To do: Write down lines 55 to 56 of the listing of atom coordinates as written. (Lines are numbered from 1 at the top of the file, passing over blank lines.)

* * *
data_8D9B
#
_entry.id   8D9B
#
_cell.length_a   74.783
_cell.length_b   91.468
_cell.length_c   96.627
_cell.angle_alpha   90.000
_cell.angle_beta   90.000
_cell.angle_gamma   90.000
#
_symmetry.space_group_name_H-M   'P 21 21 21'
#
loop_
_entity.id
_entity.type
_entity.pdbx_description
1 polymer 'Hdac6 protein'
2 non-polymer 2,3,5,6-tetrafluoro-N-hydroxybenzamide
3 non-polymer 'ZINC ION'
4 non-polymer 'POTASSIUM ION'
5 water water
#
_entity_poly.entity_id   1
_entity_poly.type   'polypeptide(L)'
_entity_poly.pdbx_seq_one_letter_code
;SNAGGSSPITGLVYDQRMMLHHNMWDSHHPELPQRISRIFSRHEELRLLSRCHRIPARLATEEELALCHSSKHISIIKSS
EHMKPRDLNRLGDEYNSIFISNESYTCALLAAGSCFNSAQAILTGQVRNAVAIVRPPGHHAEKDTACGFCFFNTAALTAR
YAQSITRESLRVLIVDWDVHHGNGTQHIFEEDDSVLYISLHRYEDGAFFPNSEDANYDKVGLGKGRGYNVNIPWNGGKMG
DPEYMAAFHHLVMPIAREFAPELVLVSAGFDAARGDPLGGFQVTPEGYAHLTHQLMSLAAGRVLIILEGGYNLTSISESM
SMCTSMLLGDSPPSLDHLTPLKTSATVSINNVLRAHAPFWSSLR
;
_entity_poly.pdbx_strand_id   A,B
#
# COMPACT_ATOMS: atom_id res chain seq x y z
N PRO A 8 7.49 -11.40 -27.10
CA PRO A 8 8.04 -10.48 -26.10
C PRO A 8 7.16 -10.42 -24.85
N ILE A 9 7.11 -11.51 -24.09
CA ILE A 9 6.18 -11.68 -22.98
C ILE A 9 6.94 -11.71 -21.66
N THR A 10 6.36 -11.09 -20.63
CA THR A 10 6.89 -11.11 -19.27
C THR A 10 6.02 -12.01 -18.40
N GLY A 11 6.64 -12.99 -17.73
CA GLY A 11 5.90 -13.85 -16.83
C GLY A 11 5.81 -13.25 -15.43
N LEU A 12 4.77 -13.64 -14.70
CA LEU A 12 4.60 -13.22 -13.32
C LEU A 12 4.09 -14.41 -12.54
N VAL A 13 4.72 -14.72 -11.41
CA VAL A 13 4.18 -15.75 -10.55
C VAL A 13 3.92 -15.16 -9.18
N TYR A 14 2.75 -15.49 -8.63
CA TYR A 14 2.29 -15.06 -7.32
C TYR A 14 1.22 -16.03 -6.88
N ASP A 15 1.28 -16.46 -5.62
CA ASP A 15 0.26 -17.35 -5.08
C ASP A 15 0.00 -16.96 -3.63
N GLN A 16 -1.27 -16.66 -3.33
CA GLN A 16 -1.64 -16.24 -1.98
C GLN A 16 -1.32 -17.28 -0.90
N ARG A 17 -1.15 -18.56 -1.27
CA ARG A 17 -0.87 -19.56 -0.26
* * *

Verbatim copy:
CA TYR A 14 2.29 -15.06 -7.32
C TYR A 14 1.22 -16.03 -6.88